I stumbled upon Lou’s blog by chance quite some time ago. It will be of interest to all writers, but particularly those writing for children. Among other things, her section on children’s publishers accepting unsolicited manuscripts is an extremely useful resource, and is updated regularly. She writes stories, plays and poems, and has contributed several articles to Writing Magazine.
I put a few questions to Lou just before Christmas:
- I have to start with the boring, predictable ones – how did you get into writing, and in particular what motivated you to start your blog?
I’ve always written really throughout my life – in fact, I went out into our office room which is in the garden today looking for something and ended up wading through piles of stuff, years and years of work which never came to anything. A complete waste of time, or a wonderful escape? Probably a bit of both! I started a blog because I thought it would be a good ‘shop window’ for my writing – this was a few years ago in 2010 when I had a few completed books and was starting to take submitting to publishers and agents seriously. I decided straight away that I didn’t want just a chatty blog. I didn’t think I could do it, and also I wanted to create something useful and factual that people could dip into as a resource. The motivation to keep going definitely comes from having a good amount of followers; I’ve had other things which have tailed off because you know you’re only connecting with three people.
- How do you compile your list of publishers and agents? Do you contact them directly or is it just information you’ve picked up along the way?
It was a list I started making for myself using the Writers’ and Artists’ Handbook originally, then using that information to research the various websites. I add to it when people tell me they’ve come across somebody, or from market information in the Writers’ News section of Writing Magazine. And a couple of times a publisher or agent has contacted me to ask me to add or amend their details. I remember reading a book about marketing when I started doing pet portraits, and the writer recommended sharing resources even when it helps your competitors. On his website he had a list of all the other companies that did the same as him, which I thought was pretty brave! I also belong to a very supportive writers’ forum (Talkback) whose members often share markets and I like that sort of writerly comradeship so that’s why I like to share information I find.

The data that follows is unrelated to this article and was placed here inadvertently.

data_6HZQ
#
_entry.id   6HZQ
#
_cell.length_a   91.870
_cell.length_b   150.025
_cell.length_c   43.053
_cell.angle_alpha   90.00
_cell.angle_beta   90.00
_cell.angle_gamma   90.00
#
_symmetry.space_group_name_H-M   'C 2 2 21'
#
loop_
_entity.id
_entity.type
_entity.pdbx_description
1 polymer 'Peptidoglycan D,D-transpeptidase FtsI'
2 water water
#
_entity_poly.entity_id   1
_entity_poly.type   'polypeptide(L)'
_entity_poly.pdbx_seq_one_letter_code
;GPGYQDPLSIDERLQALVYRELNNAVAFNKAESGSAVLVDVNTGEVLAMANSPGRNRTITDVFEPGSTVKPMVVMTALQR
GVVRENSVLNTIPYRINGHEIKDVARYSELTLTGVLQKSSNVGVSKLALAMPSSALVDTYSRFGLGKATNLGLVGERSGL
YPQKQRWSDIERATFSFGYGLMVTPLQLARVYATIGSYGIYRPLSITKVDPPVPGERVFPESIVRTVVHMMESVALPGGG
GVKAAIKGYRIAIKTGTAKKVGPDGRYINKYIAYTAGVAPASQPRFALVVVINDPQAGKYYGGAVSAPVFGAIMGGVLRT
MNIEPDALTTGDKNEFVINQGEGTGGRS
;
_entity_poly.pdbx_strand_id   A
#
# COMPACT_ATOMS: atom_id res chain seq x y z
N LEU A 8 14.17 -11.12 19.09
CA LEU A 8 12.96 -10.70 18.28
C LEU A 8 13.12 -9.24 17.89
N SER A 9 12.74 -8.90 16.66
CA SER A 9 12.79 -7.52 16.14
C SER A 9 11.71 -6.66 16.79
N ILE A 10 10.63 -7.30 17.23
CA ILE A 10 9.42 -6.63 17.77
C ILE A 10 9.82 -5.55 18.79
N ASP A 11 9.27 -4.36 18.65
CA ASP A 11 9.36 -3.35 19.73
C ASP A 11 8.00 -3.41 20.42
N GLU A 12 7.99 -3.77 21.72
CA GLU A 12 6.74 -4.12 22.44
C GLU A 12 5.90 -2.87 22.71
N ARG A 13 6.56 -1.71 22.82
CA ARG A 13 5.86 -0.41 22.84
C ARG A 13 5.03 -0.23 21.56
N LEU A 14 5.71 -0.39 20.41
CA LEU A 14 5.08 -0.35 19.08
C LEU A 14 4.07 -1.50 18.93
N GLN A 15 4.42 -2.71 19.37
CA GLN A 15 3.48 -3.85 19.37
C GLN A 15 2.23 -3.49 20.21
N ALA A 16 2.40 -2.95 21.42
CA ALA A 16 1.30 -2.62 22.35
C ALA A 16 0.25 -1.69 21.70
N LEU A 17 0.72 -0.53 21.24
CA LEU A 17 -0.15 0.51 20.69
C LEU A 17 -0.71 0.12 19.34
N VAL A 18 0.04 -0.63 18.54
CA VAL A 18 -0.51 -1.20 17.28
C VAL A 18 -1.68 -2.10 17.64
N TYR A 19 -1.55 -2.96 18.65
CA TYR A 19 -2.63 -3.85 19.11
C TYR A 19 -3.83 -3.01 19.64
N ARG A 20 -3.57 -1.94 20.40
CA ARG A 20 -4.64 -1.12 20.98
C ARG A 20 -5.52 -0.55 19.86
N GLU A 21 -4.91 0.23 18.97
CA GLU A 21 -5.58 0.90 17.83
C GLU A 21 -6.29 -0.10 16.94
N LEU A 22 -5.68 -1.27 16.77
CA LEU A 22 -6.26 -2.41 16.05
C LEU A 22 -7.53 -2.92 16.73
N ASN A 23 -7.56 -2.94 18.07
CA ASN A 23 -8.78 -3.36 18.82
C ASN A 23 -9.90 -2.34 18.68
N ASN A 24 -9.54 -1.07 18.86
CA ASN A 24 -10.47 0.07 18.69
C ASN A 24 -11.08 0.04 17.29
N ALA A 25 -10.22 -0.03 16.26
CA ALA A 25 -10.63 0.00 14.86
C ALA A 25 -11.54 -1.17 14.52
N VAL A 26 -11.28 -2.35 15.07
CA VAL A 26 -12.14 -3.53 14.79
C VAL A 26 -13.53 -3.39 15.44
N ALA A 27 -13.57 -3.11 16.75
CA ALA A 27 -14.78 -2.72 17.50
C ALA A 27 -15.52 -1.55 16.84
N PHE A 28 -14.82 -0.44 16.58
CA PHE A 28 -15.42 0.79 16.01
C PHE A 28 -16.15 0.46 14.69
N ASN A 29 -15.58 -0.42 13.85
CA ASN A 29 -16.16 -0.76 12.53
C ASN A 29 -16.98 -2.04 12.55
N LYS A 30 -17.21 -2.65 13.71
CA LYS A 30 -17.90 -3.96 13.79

- What sort of writing do you enjoy yourself?
I love all sorts of writing really; over the years I’ve written picture books, books for 8-12 year olds, young adult fiction, poetry and non fiction. I haven’t yet succeeded in my aim to have a children’s book published but this year I have had 3 articles published in Writing Magazine and have been commissioned to write a chapter on Social Media for Writers for a writing handbook due to come out next year. My new passion is playwriting as I have joined my local am dram group and discovered that am dram needs script, especially ones they don’t have to pay copyright for! So far I’ve had six sketches performed and am currently in rehearsals for my own panto, Red Riding Hood vs the Three Little Pigs. The pigs are the baddies! I started sending plays and sketches off to competitions too and managed to win one of them: Pint Sized Plays 2013. It was a great feeling so playwriting is definitely an area I’ll be pursuing along with everything else.
- What are your future writing plans or goals?
In the short term, finish the current YA book I’m writing, complete a murder mystery comedy play and write a book about blogging. In the long term the dream is still to get a traditional publishing contract for a children’s book, but I’d also love to get a play or panto accepted by one of the big publishers like Samuel French.
Now you have seen how well Lou handled my tough and insightful grilling, pop over to her blog – where there’s a lot more than a list of publishers!